Residency Status Under A Treaty: Case Could Eventually Affect FBAR "Escape Hatch" Does residency status under a treaty affect whether a taxpayer must file FBAR forms? An often-used “escape hatch” to avoid FBAR filing may be the subject of future litigation after a judge’s order.

A recent decision from the U.S. District Court for the Southern District of California ruled in part for one side and in part for the other in Aroeste v. United States, a case of Report of Foreign Bank and Financial Accounts (FBAR) filing and penalties and where a request for records might just the first stage in litigation that could impact many FBAR non-filers.

Plaintiffs Alberto and Estella Aroeste sued the U.S. to recoup penalty payments and to discharge still- outstanding penalties for the non-filing of an FBAR for 2012 and 2013. The penalties were assessed after a three-year administrative audit of the Aroestes’ filings for tax years 2011 through 2015. The U.S. counterclaimed against the plaintiffs to recover the balance of unpaid penalties.

The district court partially stayed the case while it awaits a U.S. Supreme Court decision in Bittner v. U.S. That case presents a conflict over statutes under the Bank Secrecy Act whether a “violation” is the failure to file an annual FBAR no matter the number of foreign accounts or whether there is a separate violation for each account improperly reported.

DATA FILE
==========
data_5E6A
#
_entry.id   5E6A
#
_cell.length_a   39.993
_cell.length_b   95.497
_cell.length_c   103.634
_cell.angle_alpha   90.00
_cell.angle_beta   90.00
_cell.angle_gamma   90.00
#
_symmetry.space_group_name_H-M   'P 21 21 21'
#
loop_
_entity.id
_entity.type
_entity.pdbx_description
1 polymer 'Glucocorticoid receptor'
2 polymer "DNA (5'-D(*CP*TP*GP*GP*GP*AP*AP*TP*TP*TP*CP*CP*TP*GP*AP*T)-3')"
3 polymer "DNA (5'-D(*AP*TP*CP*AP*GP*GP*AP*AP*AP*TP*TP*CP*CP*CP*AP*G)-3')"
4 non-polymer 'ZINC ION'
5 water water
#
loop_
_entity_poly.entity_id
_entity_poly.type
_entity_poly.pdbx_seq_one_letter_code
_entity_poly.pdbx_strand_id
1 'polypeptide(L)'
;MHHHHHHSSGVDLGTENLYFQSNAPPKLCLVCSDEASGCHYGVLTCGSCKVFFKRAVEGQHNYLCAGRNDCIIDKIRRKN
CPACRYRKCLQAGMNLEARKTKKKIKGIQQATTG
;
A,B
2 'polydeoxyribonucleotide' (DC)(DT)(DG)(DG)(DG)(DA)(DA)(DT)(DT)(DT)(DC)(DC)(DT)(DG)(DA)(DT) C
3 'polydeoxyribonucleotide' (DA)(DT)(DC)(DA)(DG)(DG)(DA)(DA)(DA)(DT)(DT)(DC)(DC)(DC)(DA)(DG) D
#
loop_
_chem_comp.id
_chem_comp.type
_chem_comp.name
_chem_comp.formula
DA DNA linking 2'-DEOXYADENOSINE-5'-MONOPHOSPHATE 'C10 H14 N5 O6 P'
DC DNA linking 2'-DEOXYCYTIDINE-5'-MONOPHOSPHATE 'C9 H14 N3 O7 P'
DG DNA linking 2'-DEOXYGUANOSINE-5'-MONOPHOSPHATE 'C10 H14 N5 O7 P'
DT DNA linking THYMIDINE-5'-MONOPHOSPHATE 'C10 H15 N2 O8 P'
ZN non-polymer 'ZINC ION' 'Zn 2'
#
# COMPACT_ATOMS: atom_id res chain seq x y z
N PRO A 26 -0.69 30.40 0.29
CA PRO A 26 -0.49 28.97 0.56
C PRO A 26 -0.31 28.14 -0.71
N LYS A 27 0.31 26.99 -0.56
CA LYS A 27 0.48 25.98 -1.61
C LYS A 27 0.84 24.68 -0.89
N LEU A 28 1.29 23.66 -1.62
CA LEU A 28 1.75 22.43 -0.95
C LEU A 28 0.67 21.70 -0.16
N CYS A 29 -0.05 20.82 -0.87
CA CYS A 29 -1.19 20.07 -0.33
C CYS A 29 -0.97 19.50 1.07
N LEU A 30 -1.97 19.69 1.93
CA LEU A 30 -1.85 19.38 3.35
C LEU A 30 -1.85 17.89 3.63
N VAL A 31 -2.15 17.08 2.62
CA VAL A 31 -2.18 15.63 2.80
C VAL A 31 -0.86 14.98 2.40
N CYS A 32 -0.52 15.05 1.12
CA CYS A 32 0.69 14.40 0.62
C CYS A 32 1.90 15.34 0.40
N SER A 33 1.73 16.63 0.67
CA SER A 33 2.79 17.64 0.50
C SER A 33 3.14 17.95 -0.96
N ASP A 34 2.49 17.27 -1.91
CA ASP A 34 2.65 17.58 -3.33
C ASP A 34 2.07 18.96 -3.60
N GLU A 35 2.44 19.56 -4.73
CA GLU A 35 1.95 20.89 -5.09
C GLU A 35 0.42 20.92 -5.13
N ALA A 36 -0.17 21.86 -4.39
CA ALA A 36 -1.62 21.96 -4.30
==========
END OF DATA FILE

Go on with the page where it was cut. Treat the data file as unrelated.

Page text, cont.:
The California district court said a decision in Bittner will control any penalties the plaintiffs owe.

Discovery question

Neither side disputed some details of this case. For example, an IRS audit of both plaintiffs’ tax filings for the 2011 through 2015 resulted in an assessment of some $3 million in back taxes and penalties, most of that from penalties assessed for failure to file information returns. The IRS audit led to the FBAR penalties at issue in this lawsuit, which were assessed only for tax years 2012 and 2013 because the plaintiffs did not disclose their holdings in various foreign bank accounts during those tax years.

The Aroestes seek in discovery the entire administrative record of the IRS during the now-completed audit – more than 7,000 pages. Read More